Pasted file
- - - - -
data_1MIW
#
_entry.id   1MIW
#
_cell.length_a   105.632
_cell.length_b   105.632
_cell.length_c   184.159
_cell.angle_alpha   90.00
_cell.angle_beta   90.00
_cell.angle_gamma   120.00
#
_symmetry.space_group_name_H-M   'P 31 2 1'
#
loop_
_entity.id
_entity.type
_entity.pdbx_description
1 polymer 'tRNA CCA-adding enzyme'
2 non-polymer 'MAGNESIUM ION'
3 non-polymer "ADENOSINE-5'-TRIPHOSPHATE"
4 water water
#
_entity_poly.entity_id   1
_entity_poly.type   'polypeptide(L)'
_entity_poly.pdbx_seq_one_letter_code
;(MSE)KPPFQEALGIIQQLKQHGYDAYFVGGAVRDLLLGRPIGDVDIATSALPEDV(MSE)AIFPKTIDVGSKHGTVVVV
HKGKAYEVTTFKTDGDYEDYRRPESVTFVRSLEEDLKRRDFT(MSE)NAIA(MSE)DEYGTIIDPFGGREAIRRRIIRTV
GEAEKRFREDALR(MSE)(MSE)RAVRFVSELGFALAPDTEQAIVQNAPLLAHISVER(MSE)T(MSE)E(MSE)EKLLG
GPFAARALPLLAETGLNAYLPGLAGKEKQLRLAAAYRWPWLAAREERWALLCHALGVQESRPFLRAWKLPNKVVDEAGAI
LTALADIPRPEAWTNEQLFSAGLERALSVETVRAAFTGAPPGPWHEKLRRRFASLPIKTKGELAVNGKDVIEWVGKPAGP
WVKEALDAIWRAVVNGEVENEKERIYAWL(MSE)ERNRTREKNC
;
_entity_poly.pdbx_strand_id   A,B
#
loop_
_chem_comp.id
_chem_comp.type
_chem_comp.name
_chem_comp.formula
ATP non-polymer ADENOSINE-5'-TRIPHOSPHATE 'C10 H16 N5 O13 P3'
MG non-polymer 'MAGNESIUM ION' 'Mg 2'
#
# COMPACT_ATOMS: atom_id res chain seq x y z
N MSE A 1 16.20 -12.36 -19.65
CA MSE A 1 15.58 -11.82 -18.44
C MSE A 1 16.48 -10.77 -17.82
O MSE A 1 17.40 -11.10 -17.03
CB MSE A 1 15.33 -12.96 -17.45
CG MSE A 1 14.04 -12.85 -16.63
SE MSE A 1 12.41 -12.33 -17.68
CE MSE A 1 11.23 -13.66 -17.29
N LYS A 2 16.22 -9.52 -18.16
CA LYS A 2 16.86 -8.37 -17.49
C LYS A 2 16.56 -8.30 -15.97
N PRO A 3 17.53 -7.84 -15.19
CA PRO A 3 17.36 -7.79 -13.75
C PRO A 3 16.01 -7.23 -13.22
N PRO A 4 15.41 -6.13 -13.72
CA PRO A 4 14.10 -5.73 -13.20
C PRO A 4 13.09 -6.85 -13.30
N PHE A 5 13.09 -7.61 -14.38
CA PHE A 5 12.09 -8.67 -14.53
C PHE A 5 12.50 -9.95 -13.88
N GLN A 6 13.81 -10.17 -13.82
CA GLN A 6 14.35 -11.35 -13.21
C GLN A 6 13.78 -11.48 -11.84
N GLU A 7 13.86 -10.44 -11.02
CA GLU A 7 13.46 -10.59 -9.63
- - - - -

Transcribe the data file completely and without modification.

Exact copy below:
data_1MIW
#
_entry.id   1MIW
#
_cell.length_a   105.632
_cell.length_b   105.632
_cell.length_c   184.159
_cell.angle_alpha   90.00
_cell.angle_beta   90.00
_cell.angle_gamma   120.00
#
_symmetry.space_group_name_H-M   'P 31 2 1'
#
loop_
_entity.id
_entity.type
_entity.pdbx_description
1 polymer 'tRNA CCA-adding enzyme'
2 non-polymer 'MAGNESIUM ION'
3 non-polymer "ADENOSINE-5'-TRIPHOSPHATE"
4 water water
#
_entity_poly.entity_id   1
_entity_poly.type   'polypeptide(L)'
_entity_poly.pdbx_seq_one_letter_code
;(MSE)KPPFQEALGIIQQLKQHGYDAYFVGGAVRDLLLGRPIGDVDIATSALPEDV(MSE)AIFPKTIDVGSKHGTVVVV
HKGKAYEVTTFKTDGDYEDYRRPESVTFVRSLEEDLKRRDFT(MSE)NAIA(MSE)DEYGTIIDPFGGREAIRRRIIRTV
GEAEKRFREDALR(MSE)(MSE)RAVRFVSELGFALAPDTEQAIVQNAPLLAHISVER(MSE)T(MSE)E(MSE)EKLLG
GPFAARALPLLAETGLNAYLPGLAGKEKQLRLAAAYRWPWLAAREERWALLCHALGVQESRPFLRAWKLPNKVVDEAGAI
LTALADIPRPEAWTNEQLFSAGLERALSVETVRAAFTGAPPGPWHEKLRRRFASLPIKTKGELAVNGKDVIEWVGKPAGP
WVKEALDAIWRAVVNGEVENEKERIYAWL(MSE)ERNRTREKNC
;
_entity_poly.pdbx_strand_id   A,B
#
loop_
_chem_comp.id
_chem_comp.type
_chem_comp.name
_chem_comp.formula
ATP non-polymer ADENOSINE-5'-TRIPHOSPHATE 'C10 H16 N5 O13 P3'
MG non-polymer 'MAGNESIUM ION' 'Mg 2'
#
# COMPACT_ATOMS: atom_id res chain seq x y z
N MSE A 1 16.20 -12.36 -19.65
CA MSE A 1 15.58 -11.82 -18.44
C MSE A 1 16.48 -10.77 -17.82
O MSE A 1 17.40 -11.10 -17.03
CB MSE A 1 15.33 -12.96 -17.45
CG MSE A 1 14.04 -12.85 -16.63
SE MSE A 1 12.41 -12.33 -17.68
CE MSE A 1 11.23 -13.66 -17.29
N LYS A 2 16.22 -9.52 -18.16
CA LYS A 2 16.86 -8.37 -17.49
C LYS A 2 16.56 -8.30 -15.97
N PRO A 3 17.53 -7.84 -15.19
CA PRO A 3 17.36 -7.79 -13.75
C PRO A 3 16.01 -7.23 -13.22
N PRO A 4 15.41 -6.13 -13.72
CA PRO A 4 14.10 -5.73 -13.20
C PRO A 4 13.09 -6.85 -13.30
N PHE A 5 13.09 -7.61 -14.38
CA PHE A 5 12.09 -8.67 -14.53
C PHE A 5 12.50 -9.95 -13.88
N GLN A 6 13.81 -10.17 -13.82
CA GLN A 6 14.35 -11.35 -13.21
C GLN A 6 13.78 -11.48 -11.84
N GLU A 7 13.86 -10.44 -11.02
CA GLU A 7 13.46 -10.59 -9.63